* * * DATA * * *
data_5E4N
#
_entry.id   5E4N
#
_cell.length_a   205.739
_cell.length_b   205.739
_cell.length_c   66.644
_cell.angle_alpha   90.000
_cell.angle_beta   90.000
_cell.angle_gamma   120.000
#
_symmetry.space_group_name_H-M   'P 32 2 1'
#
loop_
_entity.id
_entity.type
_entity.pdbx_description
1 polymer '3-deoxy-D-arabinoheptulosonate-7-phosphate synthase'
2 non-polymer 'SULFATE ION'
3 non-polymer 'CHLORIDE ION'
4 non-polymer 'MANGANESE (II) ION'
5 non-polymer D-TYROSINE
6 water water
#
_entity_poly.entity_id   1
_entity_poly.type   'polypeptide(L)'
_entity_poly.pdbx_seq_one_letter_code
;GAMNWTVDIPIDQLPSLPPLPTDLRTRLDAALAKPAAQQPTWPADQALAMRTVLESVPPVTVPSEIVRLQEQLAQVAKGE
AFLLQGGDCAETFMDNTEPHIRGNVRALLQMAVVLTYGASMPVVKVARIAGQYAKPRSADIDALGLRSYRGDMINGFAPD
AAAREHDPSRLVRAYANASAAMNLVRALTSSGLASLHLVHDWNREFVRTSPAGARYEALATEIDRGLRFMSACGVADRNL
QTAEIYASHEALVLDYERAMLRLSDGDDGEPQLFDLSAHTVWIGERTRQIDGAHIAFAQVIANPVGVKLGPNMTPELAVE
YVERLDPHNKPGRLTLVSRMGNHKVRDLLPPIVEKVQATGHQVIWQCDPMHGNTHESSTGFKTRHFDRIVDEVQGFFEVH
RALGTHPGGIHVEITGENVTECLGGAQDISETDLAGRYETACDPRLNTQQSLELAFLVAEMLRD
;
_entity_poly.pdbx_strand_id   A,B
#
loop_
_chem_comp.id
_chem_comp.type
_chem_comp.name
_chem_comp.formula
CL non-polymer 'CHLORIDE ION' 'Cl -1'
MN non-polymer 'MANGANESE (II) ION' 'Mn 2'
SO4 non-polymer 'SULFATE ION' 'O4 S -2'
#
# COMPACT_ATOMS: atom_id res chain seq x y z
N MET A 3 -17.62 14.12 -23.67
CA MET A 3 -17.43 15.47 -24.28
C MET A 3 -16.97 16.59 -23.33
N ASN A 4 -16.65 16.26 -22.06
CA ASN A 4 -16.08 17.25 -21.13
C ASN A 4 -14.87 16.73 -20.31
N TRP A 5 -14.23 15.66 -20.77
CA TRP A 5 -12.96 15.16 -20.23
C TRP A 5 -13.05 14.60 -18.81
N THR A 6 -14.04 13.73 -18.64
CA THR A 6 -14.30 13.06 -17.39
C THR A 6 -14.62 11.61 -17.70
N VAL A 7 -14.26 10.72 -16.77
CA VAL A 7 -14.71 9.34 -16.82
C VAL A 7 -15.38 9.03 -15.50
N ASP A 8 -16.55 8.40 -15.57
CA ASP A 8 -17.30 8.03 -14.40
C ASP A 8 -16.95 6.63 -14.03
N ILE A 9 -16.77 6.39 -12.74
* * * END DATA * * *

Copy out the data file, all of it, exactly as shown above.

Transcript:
data_5E4N
#
_entry.id   5E4N
#
_cell.length_a   205.739
_cell.length_b   205.739
_cell.length_c   66.644
_cell.angle_alpha   90.000
_cell.angle_beta   90.000
_cell.angle_gamma   120.000
#
_symmetry.space_group_name_H-M   'P 32 2 1'
#
loop_
_entity.id
_entity.type
_entity.pdbx_description
1 polymer '3-deoxy-D-arabinoheptulosonate-7-phosphate synthase'
2 non-polymer 'SULFATE ION'
3 non-polymer 'CHLORIDE ION'
4 non-polymer 'MANGANESE (II) ION'
5 non-polymer D-TYROSINE
6 water water
#
_entity_poly.entity_id   1
_entity_poly.type   'polypeptide(L)'
_entity_poly.pdbx_seq_one_letter_code
;GAMNWTVDIPIDQLPSLPPLPTDLRTRLDAALAKPAAQQPTWPADQALAMRTVLESVPPVTVPSEIVRLQEQLAQVAKGE
AFLLQGGDCAETFMDNTEPHIRGNVRALLQMAVVLTYGASMPVVKVARIAGQYAKPRSADIDALGLRSYRGDMINGFAPD
AAAREHDPSRLVRAYANASAAMNLVRALTSSGLASLHLVHDWNREFVRTSPAGARYEALATEIDRGLRFMSACGVADRNL
QTAEIYASHEALVLDYERAMLRLSDGDDGEPQLFDLSAHTVWIGERTRQIDGAHIAFAQVIANPVGVKLGPNMTPELAVE
YVERLDPHNKPGRLTLVSRMGNHKVRDLLPPIVEKVQATGHQVIWQCDPMHGNTHESSTGFKTRHFDRIVDEVQGFFEVH
RALGTHPGGIHVEITGENVTECLGGAQDISETDLAGRYETACDPRLNTQQSLELAFLVAEMLRD
;
_entity_poly.pdbx_strand_id   A,B
#
loop_
_chem_comp.id
_chem_comp.type
_chem_comp.name
_chem_comp.formula
CL non-polymer 'CHLORIDE ION' 'Cl -1'
MN non-polymer 'MANGANESE (II) ION' 'Mn 2'
SO4 non-polymer 'SULFATE ION' 'O4 S -2'
#
# COMPACT_ATOMS: atom_id res chain seq x y z
N MET A 3 -17.62 14.12 -23.67
CA MET A 3 -17.43 15.47 -24.28
C MET A 3 -16.97 16.59 -23.33
N ASN A 4 -16.65 16.26 -22.06
CA ASN A 4 -16.08 17.25 -21.13
C ASN A 4 -14.87 16.73 -20.31
N TRP A 5 -14.23 15.66 -20.77
CA TRP A 5 -12.96 15.16 -20.23
C TRP A 5 -13.05 14.60 -18.81
N THR A 6 -14.04 13.73 -18.64
CA THR A 6 -14.30 13.06 -17.39
C THR A 6 -14.62 11.61 -17.70
N VAL A 7 -14.26 10.72 -16.77
CA VAL A 7 -14.71 9.34 -16.82
C VAL A 7 -15.38 9.03 -15.50
N ASP A 8 -16.55 8.40 -15.57
CA ASP A 8 -17.30 8.03 -14.40
C ASP A 8 -16.95 6.63 -14.03
N ILE A 9 -16.77 6.39 -12.74